Chinese Premier Presses EU to Lift Arms Embargo | Europe| News and current affairs from around the continent | DW | 05.05.2004
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Chinese Premier Presses EU to Lift Arms Embargo

On the second stage of his European tour, Wen Jiabao is expected to continue his campaign to end the 15-year EU weapons ban. During his visit to Brussels the Chinese premier will also focus on EU-China trade issues.


Wen Jiabao on tour in Europe.

Wen Jiabao had a clear objective when he set out for the EU headquarters on Wednesday. With a joint declaration boosting trade ties and political links between Germany and China already in his pocket after his visit to Berlin, the Chinese premier is aiming for a larger pledge of partnership from the European Union.

Top on his list of goals is the removal of a weapons embargo imposed by the EU in 1989 after the Tiananmen Square massacre. Last December EU leaders had agreed to review the ban after pressure was applied by France and Germany, who claim the sanctions had outlived their usefulness. Both countries are eager to sell sophisticated weapons to China's large and big-spending military, and analysts say China is keen to gain access to cutting-edge European technology.

But a number of smaller EU countries, headed by the Netherlands and Scandinavian members, argue that Beijing needs to do more to safeguard human rights. The United States has also lobbied Brussels hard against removing the embargo.

On Monday, however, Wen's campaign received new impetus from German Chancellor Gerhard Schröder who spoke out in favor of removing the restrictions and pledged to push Brussels to drop the ban. But the positive words from Berlin are not enough to convince Brussels to change its "wait and see" position.

The EU maintains the time is not yet right to resume weapons sales to China. On Wednesday, the subject was not even brought up during the premier's meeting with the EU's foreign policy representative Javier Solana, a spokesman said.

Wen faces trade complaints

Instead of focusing on the weapons embargo as Wen had hoped, the EU greeted the arrival of China's leader with a list of trade complaints ranging from accusations of product piracy to rules blocking European companies from winning construction contracts for the 2008 Olympics in Beijing.

Endemic counterfeiting of everything from computer software to music, movies and designer fashion have cost Western companies some $16 billion in sales each year, according to estimates from international trade groups. The United States and Europe have appealed to China to adhere to the rules of the World Trade Organization and intervene to stop the trade violations.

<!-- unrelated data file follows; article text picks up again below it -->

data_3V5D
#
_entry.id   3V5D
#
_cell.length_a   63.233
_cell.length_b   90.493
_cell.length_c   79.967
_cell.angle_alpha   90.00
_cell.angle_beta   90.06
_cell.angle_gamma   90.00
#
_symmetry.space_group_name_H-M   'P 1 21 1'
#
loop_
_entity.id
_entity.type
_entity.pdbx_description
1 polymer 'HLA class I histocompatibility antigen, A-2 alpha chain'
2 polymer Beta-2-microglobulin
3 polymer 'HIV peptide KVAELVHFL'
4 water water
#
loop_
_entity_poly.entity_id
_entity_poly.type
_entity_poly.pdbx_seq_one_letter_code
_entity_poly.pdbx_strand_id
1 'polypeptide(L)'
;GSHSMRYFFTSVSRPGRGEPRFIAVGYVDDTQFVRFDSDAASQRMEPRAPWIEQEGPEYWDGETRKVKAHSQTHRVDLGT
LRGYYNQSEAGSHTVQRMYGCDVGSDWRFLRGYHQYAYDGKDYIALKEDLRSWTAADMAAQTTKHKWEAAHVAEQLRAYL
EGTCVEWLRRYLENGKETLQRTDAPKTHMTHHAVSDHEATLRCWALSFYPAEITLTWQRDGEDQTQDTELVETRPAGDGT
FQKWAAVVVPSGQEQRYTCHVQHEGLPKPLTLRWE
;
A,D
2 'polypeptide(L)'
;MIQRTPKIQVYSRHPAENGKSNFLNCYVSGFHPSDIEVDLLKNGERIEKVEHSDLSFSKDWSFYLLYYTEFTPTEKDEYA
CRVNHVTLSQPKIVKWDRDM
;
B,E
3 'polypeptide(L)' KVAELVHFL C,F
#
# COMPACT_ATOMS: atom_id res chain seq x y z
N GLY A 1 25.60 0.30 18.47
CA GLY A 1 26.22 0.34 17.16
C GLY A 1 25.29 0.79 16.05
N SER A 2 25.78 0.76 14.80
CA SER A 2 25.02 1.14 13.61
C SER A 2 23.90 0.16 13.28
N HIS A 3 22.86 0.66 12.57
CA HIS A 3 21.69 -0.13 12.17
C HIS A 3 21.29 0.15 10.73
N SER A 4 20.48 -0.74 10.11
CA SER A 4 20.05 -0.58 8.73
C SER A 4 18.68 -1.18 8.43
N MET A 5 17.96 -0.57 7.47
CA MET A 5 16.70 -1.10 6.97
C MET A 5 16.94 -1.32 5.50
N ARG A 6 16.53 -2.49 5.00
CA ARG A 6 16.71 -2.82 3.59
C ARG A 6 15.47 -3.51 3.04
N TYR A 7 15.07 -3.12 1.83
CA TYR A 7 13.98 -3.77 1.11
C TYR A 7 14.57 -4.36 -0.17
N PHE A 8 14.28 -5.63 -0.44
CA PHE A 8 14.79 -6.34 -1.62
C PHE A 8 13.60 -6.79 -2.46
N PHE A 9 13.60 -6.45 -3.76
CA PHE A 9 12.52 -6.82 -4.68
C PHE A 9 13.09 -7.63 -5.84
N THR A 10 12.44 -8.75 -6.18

Speaking to a business conference in Berlin on Tuesday, Wen said foreign companies could expect to see stronger enforcement of new anti-piracy regulations and the prosecution of small-scale counterfeiters. On Thursday at an EU-China business conference he plans to initial a cooperation agreement that EU officials have called a "crucial step forward" in putting a stop to the infringement of intellectual property rights. The deal will clear the way for cooperation between customs offices.

Other disputes in the way of boosting EU-China trade involve new Chinese rules and qualifications that make it difficult for European construction companies to bid on large building contracts, and limits on coke exports for European steel producers.

Forging strategic partnerships

For both parties, much is at stake if the trade disputes are allowed to get out of hand. Last year China overtook Japan to become the EU's second-largest trading partner after the United States, while the EU is China's third largest. Bilateral trade grew 13.5 percent to €134.8 billion in 2003.

"China is becoming more and more a global player and, with the new enlargement, the EU's influence is assuming new dimensions at home and abroad," Commission President Romano Prodi said ahead of his talks with Wen on Thursday.

"In this context, I believe the EU and China have an ever-growing interest in working together as strategic partners to promote sustainable development, peace and stability worldwide and in reinforcing their cooperation across the board."

Prodi and Wen are also set to discuss human rights, North Korea, Myanmar and Iraq, according to the European Commission. On Thursday Wen departs for Rome, and is scheduled to visit Britain and Ireland before heading back to China.

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